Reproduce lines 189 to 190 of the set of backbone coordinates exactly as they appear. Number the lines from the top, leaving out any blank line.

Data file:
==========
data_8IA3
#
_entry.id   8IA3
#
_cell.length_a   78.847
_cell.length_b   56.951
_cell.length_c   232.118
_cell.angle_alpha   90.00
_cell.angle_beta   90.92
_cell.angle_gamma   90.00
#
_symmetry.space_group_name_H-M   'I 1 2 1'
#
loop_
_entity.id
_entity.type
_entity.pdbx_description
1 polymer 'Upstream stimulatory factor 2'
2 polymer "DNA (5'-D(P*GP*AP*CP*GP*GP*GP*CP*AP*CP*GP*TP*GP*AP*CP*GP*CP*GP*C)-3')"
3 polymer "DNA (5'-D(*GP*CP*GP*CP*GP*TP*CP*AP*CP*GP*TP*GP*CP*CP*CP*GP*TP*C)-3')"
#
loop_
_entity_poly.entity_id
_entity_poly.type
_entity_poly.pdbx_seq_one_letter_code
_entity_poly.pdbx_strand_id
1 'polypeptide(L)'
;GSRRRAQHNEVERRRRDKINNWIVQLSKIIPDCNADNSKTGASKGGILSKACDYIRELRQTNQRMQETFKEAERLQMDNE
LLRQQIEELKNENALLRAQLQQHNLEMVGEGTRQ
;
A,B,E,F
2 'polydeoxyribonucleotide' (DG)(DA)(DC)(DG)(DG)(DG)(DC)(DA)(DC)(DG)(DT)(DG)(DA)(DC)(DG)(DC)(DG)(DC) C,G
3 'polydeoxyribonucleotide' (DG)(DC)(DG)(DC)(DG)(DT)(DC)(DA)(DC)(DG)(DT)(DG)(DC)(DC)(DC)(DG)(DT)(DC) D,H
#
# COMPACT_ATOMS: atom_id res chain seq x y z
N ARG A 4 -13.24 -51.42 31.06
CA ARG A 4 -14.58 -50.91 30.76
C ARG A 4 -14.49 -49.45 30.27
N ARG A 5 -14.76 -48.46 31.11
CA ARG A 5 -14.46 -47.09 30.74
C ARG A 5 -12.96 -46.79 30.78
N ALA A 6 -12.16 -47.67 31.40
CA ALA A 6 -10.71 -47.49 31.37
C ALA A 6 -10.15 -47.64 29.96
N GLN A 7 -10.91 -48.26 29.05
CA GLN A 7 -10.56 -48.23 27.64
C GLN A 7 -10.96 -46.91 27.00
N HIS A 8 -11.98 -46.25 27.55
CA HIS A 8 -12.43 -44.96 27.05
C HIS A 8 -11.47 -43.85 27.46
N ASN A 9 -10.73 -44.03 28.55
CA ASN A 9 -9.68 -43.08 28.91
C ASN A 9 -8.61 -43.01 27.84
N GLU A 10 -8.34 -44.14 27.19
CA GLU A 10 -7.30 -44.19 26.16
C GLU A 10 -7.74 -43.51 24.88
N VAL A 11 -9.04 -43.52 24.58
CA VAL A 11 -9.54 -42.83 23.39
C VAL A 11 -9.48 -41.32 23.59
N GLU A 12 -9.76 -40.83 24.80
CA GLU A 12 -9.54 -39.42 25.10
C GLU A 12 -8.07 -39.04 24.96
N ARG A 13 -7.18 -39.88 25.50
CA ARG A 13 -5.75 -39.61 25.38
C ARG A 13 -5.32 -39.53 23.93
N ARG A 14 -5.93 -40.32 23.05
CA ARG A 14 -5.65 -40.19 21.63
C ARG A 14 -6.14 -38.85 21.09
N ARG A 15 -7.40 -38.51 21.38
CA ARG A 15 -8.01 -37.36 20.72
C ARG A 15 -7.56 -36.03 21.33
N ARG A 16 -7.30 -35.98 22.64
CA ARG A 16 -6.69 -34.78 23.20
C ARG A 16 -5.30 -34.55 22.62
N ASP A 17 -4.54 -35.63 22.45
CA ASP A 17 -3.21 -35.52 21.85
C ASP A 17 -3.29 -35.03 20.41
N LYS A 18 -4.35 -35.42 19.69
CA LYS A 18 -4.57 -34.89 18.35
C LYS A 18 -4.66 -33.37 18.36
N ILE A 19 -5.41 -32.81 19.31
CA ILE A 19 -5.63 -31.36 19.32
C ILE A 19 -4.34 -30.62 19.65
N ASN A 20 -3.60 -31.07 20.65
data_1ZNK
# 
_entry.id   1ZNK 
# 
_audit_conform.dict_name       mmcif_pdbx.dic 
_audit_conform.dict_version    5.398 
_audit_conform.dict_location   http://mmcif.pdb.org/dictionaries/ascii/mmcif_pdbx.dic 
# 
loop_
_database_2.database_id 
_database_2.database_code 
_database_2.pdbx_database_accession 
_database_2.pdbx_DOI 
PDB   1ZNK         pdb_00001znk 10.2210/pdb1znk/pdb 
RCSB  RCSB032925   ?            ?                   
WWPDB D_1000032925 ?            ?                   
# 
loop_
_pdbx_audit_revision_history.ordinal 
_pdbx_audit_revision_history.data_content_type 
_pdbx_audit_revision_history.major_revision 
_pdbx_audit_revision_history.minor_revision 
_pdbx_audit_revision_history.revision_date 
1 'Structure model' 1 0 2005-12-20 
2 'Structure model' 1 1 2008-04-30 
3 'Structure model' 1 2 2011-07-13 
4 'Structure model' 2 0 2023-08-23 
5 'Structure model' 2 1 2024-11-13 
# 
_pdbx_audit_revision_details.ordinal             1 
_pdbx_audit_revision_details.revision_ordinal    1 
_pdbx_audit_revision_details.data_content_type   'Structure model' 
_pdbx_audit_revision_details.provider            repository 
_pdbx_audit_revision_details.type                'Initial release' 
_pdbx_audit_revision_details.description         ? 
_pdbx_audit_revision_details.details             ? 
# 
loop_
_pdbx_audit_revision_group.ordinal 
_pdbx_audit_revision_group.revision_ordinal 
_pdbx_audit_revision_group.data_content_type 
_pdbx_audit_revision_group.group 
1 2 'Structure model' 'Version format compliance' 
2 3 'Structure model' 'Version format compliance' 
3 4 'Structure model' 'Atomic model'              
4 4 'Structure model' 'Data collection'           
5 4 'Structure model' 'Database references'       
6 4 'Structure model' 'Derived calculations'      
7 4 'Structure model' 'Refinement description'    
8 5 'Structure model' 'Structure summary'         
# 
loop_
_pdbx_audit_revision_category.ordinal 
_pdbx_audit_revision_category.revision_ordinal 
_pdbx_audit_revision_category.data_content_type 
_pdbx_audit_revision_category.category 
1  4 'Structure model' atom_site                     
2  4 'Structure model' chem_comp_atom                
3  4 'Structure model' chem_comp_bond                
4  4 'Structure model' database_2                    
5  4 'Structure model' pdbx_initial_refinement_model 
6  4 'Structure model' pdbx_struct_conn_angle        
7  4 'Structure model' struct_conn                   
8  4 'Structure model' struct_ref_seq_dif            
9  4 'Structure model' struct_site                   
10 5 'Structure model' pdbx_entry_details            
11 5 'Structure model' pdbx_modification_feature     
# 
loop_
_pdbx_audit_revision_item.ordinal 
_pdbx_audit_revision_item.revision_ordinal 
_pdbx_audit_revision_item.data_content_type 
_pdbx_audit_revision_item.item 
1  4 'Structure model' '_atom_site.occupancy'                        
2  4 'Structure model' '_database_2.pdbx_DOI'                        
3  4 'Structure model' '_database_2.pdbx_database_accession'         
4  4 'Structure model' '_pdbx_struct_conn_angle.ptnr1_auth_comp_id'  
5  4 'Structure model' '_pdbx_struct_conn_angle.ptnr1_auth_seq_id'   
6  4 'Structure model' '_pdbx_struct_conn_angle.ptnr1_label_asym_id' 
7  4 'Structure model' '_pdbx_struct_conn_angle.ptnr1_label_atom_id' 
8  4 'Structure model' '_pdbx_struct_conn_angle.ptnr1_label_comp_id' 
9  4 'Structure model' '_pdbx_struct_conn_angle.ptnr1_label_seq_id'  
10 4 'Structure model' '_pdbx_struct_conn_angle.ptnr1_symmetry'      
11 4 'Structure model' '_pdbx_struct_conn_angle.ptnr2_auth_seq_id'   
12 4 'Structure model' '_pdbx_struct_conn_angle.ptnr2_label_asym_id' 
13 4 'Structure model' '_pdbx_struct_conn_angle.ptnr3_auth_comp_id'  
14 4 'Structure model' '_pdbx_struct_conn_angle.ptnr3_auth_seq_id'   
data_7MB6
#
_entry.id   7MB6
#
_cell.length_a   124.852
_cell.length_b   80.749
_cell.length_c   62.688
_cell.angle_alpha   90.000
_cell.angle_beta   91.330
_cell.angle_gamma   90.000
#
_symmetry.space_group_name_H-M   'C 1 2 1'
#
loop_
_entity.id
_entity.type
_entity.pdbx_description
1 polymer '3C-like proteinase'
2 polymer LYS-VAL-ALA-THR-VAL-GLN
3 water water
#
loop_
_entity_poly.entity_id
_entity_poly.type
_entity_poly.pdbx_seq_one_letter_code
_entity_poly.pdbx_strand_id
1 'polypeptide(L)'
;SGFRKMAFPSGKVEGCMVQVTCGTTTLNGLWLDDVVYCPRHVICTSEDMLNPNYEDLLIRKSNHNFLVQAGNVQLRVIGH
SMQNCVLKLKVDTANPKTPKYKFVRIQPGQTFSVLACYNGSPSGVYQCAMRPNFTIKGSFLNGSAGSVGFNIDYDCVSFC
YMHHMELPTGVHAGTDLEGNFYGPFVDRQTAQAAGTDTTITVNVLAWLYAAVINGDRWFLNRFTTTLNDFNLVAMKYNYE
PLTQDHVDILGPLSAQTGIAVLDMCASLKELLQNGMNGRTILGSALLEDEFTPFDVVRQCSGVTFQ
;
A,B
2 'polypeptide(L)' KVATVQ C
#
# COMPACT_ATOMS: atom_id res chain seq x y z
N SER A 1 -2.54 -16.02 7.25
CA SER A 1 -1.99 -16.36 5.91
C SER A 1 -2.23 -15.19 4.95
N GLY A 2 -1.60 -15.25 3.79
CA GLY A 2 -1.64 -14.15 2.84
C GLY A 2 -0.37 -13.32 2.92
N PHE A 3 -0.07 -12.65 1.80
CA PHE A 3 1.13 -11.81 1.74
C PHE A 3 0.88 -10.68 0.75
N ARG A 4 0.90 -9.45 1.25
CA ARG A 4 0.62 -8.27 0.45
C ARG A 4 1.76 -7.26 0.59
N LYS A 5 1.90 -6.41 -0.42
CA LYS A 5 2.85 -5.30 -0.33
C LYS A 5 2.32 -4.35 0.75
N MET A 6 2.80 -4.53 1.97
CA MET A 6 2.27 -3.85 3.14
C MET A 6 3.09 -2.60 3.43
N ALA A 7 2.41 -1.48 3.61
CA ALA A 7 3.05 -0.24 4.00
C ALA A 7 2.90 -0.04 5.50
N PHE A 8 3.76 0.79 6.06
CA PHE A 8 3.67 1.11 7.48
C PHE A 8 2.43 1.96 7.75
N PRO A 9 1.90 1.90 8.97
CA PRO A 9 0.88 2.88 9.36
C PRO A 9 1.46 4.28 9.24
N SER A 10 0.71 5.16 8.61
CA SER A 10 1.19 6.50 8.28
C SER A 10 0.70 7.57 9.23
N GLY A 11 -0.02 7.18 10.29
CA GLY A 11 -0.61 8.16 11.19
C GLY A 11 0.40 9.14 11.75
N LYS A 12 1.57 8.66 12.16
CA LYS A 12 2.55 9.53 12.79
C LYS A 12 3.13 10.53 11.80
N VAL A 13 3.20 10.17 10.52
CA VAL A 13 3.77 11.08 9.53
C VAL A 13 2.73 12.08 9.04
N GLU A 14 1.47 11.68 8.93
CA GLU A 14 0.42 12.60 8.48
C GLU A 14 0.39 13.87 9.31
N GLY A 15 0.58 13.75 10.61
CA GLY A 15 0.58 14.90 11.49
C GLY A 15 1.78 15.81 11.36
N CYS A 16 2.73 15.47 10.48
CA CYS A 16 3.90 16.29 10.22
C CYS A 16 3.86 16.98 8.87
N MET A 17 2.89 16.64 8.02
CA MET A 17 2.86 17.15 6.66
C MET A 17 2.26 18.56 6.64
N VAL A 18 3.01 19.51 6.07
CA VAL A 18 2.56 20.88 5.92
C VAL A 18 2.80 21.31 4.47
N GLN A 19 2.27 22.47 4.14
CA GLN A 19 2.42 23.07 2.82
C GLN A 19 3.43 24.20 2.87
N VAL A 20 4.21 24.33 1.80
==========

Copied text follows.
1 polymer '3C-like proteinase'
2 polymer LYS-VAL-ALA-THR-VAL-GLN